There's nothing wrong with ambition. Really, we wouldn't get much done without it. In the case of The Count of Monte Cristo, though, the ambition in question would more accurately be called over-ambition. Most of the characters are overachievers, but not in the annoying but harmless teacher's pet kind of way. No, these overachievers are so driven that they're willing to do just about anything to get what they want. This doesn't just apply to the Danglarses and the Fernands of the world; Edmond is just as set on getting what he wants, when he wants. He's one of those guys who thinks "impossible" is just another word for "challenging."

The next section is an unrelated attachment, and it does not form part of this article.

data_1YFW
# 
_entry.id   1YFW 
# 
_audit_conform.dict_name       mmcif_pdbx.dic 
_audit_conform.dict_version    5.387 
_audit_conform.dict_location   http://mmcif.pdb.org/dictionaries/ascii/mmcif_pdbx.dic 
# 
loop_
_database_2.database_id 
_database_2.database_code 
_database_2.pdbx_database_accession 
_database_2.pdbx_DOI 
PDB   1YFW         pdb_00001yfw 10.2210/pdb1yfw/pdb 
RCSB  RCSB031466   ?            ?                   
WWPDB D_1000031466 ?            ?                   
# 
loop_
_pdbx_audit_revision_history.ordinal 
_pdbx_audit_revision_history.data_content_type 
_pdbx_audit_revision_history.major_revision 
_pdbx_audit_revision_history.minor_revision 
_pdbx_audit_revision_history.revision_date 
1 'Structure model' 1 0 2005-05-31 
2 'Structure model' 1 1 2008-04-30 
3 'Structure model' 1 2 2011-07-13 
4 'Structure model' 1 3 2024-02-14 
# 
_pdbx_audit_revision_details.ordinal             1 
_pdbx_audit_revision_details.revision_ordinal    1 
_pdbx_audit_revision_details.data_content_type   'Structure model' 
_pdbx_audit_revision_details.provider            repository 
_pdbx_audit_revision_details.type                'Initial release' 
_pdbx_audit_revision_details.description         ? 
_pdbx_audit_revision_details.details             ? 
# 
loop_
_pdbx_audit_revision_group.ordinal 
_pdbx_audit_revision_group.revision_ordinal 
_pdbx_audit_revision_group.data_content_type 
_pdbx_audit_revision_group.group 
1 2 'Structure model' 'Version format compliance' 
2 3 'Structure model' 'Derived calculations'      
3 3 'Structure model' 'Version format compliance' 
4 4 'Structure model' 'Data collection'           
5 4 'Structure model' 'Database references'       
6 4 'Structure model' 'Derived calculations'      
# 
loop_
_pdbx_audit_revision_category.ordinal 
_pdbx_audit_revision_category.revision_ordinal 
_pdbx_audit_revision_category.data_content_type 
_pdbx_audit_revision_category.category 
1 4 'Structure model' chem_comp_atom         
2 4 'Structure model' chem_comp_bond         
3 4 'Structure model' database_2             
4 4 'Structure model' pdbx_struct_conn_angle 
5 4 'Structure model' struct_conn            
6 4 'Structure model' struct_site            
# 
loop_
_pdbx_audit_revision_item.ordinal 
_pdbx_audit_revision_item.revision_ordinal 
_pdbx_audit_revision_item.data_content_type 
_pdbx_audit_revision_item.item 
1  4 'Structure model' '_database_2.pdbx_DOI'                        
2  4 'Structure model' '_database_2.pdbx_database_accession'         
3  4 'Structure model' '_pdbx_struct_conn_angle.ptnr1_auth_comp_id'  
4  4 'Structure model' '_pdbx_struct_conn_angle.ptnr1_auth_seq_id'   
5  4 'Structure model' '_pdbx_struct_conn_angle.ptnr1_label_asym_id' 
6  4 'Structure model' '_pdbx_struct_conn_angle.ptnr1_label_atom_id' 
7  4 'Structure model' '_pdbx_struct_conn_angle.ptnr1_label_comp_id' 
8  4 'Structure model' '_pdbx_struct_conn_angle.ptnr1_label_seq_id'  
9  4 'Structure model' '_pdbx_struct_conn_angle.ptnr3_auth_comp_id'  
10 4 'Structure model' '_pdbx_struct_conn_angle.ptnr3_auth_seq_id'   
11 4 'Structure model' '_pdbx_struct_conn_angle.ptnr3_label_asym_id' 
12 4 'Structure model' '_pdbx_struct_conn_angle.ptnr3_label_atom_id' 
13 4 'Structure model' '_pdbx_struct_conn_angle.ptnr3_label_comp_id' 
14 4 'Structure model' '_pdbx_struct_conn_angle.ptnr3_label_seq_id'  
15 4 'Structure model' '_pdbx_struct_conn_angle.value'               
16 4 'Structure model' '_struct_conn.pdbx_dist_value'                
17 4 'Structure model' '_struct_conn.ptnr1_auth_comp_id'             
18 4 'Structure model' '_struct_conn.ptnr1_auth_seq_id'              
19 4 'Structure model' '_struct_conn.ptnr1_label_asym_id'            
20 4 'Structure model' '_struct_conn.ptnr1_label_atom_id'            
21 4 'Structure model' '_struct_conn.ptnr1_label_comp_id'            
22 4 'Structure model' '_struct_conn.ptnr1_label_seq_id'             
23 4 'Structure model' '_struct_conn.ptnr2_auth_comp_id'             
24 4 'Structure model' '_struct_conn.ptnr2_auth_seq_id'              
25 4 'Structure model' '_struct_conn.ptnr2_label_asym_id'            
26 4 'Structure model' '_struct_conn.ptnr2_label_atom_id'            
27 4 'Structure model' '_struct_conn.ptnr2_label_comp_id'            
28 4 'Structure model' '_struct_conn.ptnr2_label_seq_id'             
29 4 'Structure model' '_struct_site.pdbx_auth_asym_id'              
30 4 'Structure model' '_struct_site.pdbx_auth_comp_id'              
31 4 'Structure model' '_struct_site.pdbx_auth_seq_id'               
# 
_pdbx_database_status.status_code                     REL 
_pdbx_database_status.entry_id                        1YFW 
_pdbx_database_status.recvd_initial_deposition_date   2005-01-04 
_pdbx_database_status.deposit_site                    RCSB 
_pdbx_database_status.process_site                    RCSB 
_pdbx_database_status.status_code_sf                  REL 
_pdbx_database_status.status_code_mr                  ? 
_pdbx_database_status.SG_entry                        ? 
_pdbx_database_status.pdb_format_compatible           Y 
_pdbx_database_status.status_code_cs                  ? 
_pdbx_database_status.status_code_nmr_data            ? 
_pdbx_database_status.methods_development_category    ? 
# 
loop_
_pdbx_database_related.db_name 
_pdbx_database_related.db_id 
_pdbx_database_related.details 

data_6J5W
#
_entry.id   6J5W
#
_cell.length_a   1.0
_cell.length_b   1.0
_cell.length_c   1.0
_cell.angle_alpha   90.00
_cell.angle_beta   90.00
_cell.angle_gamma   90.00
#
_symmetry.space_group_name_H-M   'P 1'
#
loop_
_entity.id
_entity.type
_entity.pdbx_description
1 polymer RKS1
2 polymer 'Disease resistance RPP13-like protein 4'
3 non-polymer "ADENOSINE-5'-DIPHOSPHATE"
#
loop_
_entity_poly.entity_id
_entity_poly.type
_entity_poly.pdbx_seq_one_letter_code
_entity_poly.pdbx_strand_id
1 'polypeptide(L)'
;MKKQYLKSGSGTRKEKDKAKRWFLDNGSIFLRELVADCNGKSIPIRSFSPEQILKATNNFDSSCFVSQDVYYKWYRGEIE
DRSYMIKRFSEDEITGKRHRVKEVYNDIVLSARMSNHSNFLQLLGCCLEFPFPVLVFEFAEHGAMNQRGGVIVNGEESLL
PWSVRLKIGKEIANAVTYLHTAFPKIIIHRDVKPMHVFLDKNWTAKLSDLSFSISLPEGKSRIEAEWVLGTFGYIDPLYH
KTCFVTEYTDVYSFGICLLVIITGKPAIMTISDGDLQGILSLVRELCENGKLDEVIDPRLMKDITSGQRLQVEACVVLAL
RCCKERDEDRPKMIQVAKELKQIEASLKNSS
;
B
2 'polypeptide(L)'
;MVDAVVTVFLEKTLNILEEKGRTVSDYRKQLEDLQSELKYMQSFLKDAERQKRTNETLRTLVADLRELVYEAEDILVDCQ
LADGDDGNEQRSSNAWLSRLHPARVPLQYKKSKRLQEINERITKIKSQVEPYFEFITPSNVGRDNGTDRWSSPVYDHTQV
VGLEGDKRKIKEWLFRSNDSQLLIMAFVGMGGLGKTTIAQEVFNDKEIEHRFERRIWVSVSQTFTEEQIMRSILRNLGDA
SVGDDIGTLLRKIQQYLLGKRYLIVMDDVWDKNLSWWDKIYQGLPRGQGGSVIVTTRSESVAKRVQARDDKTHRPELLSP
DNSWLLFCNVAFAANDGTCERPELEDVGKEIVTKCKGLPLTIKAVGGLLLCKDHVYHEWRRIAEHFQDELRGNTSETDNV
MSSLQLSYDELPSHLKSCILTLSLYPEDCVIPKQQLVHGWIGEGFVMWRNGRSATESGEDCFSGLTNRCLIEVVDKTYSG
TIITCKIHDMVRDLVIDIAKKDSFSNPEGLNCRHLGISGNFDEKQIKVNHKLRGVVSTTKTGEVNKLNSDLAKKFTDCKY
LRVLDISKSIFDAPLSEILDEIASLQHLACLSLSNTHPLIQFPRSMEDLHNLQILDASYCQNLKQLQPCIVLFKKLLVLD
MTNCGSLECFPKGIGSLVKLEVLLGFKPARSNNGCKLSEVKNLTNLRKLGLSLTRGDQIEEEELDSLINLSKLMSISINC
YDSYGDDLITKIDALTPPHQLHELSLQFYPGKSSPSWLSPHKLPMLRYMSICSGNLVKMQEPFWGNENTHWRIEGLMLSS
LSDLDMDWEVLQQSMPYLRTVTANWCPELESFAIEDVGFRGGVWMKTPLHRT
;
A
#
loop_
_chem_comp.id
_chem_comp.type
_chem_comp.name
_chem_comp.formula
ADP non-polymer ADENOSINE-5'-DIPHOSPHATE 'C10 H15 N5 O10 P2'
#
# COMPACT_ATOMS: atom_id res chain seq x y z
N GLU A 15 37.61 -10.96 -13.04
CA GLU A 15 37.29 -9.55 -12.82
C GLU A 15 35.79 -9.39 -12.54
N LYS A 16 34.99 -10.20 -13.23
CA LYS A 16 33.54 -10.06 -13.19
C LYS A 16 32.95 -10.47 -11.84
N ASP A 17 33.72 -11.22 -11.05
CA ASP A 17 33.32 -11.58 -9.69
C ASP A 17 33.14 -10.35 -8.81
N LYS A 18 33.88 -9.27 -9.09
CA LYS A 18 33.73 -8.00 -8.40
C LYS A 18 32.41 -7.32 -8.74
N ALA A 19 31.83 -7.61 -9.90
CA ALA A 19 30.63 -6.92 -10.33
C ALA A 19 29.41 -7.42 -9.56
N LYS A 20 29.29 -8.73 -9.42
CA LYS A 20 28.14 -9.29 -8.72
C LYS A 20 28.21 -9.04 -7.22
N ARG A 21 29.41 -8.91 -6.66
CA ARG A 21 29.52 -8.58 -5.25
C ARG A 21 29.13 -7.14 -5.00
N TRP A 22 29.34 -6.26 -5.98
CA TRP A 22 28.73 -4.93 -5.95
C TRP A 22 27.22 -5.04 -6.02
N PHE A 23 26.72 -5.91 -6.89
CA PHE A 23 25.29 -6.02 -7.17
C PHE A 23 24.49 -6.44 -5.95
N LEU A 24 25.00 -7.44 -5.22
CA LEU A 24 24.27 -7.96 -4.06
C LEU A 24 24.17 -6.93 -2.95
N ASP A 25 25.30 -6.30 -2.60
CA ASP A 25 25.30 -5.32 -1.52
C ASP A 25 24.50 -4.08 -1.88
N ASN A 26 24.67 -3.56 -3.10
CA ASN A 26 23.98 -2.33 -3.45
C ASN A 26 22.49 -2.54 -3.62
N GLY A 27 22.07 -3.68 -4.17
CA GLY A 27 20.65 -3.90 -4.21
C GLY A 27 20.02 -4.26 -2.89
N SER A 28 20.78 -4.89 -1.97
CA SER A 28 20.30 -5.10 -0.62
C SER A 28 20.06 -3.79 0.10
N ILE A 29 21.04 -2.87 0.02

As far as Dumas is concerned, ambition is a dangerous commodity, as addictive as any drug and as destructive as hatred and envy.
By the end of The Count of Monte Cristo, we find that ambition is a necessary, if destructive force, just as essential to human activity as air or water.